Katherine Johnson

Get Excited! ‘Good Night Stories For Rebel Girls’ Is Back For Volume Two

The team that brought kids beautifully illustrated stories of empowering women is back to spotlight 100 more game changers. In a matter of hours, the Kickstarter campaign for Good Night Stories for Rebel Girls 2 has successfully reached its goal of $100,000.

Courtesy of Timbuktu Labs
Good Night Stories for Rebel Girls 2 features 100 new stories of empowering women like Harry Potter author J.K. Rowling.

The new book includes stories about singer and activist Beyoncé and Harry Potter author J.K. Rowling, along with Dorothy Vaughan, Katherine Johnson and Mary Jackson, the mathematicians portrayed in the Oscar-nominated film “Hidden Figures.”

Elena Favilli, one of the creators of Good Night Stories for Rebel Girls, told HuffPost how volume two will stand out from the first release. For the new book, the team included women suggested by…

The Fempire Strikes Back: Meet the Women Who Slayed the Astronomy Game and Charted the Stars

The commercial and critical success of 2016’s Hidden Figures drew much-needed attention to the all-but-forgotten, amazing tale of Katherine Johnson, Dorothy Vaughn, Mary Jackson, and the other NASA “computers” who played a significant role in America sending men into space- which is both needed and thrilling…but what if I told you that they weren’t the first women to defy the odds and revolutionize their field of study?

It’s true. In the late 1800’s, the Harvard Observatory was busy amassing photographic plates of the stars – not only from North America, but Peru, South Africa, New Zealand, and Chile. In the Andes, Harvard astronomers ferried the plates packed in crates down a mountain on the backs of mules. Once the data returned to Harvard, Edward Pickering, the man in charge of the Observatory, realized he would need a ton of help to catalogue and analyze the massive influx.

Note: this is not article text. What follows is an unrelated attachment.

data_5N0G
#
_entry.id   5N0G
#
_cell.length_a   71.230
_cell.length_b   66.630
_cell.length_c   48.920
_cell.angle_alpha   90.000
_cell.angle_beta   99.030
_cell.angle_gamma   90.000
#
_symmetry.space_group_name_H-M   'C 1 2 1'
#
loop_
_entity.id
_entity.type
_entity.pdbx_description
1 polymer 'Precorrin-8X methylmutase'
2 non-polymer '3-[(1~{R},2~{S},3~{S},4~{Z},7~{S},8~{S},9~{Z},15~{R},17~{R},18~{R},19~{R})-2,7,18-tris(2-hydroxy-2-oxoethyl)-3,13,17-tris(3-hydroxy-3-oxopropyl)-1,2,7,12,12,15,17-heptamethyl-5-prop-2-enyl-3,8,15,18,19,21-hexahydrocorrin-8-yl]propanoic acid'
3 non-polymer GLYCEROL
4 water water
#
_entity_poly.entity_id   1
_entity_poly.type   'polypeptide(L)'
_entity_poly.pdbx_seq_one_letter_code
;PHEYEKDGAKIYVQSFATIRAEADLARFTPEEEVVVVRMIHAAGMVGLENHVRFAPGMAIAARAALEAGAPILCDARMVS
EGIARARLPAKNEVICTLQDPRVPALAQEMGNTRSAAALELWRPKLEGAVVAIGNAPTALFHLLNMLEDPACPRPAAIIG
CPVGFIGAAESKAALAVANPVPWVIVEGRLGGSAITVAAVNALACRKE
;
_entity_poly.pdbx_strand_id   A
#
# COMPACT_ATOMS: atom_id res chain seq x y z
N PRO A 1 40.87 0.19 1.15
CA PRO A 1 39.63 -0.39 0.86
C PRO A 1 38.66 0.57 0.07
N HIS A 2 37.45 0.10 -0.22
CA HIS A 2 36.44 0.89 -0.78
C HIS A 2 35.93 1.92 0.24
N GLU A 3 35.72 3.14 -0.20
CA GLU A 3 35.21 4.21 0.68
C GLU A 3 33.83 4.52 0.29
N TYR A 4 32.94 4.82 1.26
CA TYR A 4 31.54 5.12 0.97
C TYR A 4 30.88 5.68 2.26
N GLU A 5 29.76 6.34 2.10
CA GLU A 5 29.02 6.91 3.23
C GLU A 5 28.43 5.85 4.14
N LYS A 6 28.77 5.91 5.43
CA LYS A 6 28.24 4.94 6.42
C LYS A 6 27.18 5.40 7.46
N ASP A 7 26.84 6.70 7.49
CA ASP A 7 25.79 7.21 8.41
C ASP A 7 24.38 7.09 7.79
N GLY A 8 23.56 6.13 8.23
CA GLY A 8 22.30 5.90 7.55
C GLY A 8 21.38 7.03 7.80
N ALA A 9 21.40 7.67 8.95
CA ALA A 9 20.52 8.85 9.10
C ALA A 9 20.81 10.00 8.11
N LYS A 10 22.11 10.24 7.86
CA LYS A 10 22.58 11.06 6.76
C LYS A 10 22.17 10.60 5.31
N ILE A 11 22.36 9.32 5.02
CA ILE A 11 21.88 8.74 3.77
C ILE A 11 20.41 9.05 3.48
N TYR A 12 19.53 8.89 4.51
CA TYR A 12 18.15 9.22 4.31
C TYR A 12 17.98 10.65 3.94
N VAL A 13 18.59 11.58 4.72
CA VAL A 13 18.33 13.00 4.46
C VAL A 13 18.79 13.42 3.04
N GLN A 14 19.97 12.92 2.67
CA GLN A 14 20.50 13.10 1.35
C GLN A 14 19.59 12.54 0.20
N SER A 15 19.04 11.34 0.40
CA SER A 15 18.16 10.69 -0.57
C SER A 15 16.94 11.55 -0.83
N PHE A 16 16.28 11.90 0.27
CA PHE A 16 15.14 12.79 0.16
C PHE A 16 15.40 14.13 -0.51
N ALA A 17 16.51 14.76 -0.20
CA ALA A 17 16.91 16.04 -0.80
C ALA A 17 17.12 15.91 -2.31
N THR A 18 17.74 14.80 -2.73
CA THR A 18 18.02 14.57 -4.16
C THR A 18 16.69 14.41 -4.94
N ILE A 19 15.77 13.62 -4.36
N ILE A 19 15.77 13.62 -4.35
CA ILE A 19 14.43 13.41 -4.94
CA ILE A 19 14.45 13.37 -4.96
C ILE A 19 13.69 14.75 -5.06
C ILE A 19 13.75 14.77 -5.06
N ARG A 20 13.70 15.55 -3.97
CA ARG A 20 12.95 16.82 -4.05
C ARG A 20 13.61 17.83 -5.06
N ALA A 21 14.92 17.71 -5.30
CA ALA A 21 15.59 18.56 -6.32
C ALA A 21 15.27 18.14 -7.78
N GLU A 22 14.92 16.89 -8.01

But that’s not the surprising part. The surprising part is, in the 1880s, he collected a team of women to do the job.

Pickering had an undergraduate degree from Harvard and left to teach physics at MIT for a brief stint before returning as the director of the Harvard College Observatory in 1877. It didn’t take long for him to grow frustrated with his male staff, who he felt was lacking in performance and innovation. Legend has it that he said his maid could do a better job – so he hired her (truly!) to oversee his new, all-female team of computers.

The majority of these women came with college…